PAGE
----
The two researchers selected to receive the fellowships sponsored by the Aikaterini Laskaridis Foundation were announced by the University of Amsterdam in the framework of the “Marilena Laskaridis” Chair of Modern Greek Studies. The fellows will be hosted by the University of Amsterdam and they will work on their research projects in the field of Modern Greek Studies as Visiting Research Fellows for the academic year 2023-2024. The fellows were singled out for their research projects proposals and were selected by the University, according to the criteria set out in the call, among candidates of high standard, early- and mid-career scholars whose research engages with Modern Greek language, culture and/or history.
A short presentation of the selected projects and the Fellows’ short CVs follow.
The Aikaterini Laskaridis Foundations warmly congratulates the Fellows and wishes success in their work!
- Spiros Chairetis:‘Reading’ Old Greek Television Fiction Online (How Audiences Respond to Gender- and Weight-diverse TV Shows of the Past on Social Media Platforms).
This project builds on the work Spiros conducted during his doctoral studies based on his (re)reading of popular 1990s and 2000s Greek television comedy texts through the lens of queer, gender and genre studies to challenge the exclusively homophobic, misogynistic and conservative ideologies upon which these texts are assumed to have lied. Moving away from questions of representation and hypothetical viewership, his current work concentrates on reception practices, exploring how audiences interact and assess the dialectic of diversity and/or hegemonic discourses in past television shows, particularly concerning gender, sexuality and fatness. Drawing on netnographic findings (i.e. comments published on YouTube videos of Greek television shows and posts by fans on social media platforms such as Facebook, Twitter and/or personal blogs), he will examine the history of past television shows and explore ways in which they are passed down to different interpretative communities and have become sites of critique, resilient remembrance and even dispute during the #MeToo/(post-)pandemic era. An analysis of this kind aims to reveal how the traditionally silent voices of fans and online audiences can not only add significantly original thought concerning the reception of television fiction to the academic community but also open up and diversify dialogue with the wider television/media landscape.
Spiros Chairetis (DPhil, Oxford University 2021) is currently (2023) a postdoctoral Researcher in the Department of Communication, Media, and Culture at Panteion University and will be Marilena Laskaridis Visiting Fellow at the University of Amsterdam in the spring semester of 2024. He co-edited the special issue Introduction to Greek Television Studies: (Re)Reading Greek Television Fiction Since 1989 (2019) and wrote the poetry collection Ο γοργόνος & άλλα πλάσματα / The merman & other creatures (Thraca, June 2023). He is finishing a monograph titled Greek Television Comedy: Resilient Texts, Queer Readings. His current research focuses on queer theory, the relationship between Greek television fiction and its audiences, and the consumption of past television texts through different social media platforms.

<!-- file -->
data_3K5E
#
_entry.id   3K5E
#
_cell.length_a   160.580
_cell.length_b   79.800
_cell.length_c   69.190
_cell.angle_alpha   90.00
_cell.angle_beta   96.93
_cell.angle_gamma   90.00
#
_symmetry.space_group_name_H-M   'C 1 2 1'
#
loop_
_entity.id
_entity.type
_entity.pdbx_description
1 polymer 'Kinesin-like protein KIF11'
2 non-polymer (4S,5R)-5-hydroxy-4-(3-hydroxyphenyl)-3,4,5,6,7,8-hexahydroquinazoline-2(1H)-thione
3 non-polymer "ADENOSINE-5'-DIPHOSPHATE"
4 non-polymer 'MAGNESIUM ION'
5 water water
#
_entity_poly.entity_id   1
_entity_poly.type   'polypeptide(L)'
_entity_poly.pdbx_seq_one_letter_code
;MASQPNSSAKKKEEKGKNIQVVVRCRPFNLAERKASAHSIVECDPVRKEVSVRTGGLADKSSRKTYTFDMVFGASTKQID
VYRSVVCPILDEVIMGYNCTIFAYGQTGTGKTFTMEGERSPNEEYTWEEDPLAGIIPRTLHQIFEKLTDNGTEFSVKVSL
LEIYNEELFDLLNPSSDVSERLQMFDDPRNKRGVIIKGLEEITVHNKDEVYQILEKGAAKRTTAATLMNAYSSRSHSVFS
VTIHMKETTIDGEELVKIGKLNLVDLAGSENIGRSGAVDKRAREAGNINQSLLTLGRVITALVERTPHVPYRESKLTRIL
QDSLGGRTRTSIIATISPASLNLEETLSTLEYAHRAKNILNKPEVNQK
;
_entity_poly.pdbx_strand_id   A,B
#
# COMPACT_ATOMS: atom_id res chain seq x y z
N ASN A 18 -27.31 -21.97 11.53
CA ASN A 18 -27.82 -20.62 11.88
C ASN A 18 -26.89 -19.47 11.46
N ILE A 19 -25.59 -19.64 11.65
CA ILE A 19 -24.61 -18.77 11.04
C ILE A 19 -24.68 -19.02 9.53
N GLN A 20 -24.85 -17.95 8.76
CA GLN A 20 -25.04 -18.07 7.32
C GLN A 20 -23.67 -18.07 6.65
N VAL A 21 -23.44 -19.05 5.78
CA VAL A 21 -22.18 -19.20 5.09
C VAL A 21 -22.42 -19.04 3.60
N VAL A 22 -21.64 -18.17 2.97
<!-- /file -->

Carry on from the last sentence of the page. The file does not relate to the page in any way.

2. Carl Mauzy: German occupation photography in WWII Greece. An examination.
The project looks at the photography taken by German soldiers during Germany’s occupation of Greece in 1941-1944. Such photography is an underexplored aspect of Greece’s World War II social and cultural history, that has only recently begun to be explored. To pursue this project, I will look at the photographic archive of Karl Rauscher which is housed at the NIOD in Amsterdam. Rauscher was a member of the Luftwaffe stationed in Greece during WWII. Rauscher photographed extensively during his stay in Greece, documenting the daily routine of the German occupiers, visits to archaeological sites as well as the Greeks he encountered. By studying Rauscher’s war time pictures of Greece, I will investigate what place such images can have in the historical narratives and cultural memory of Greece, and more broadly in the historiography of WWII, taking into account the visual practices of the perpetrator. Furthermore, I will examine how the amateur nature of Rauscher’s photographs might allow us to examine these images as instantiations of multiple histories, beyond a dichotomy of perpetrator/victim.
Carl Mauzy holds a PhD from King’s College London, where he studied photographic visualizations of collective identities in Greece during the first half of the twentieth century. Previously he worked as a producer and curator at the National Museums of World Culture in Sweden. His academic research focuses on visual approaches to history, photography’s role in historical imagination, and the history of modern Greece.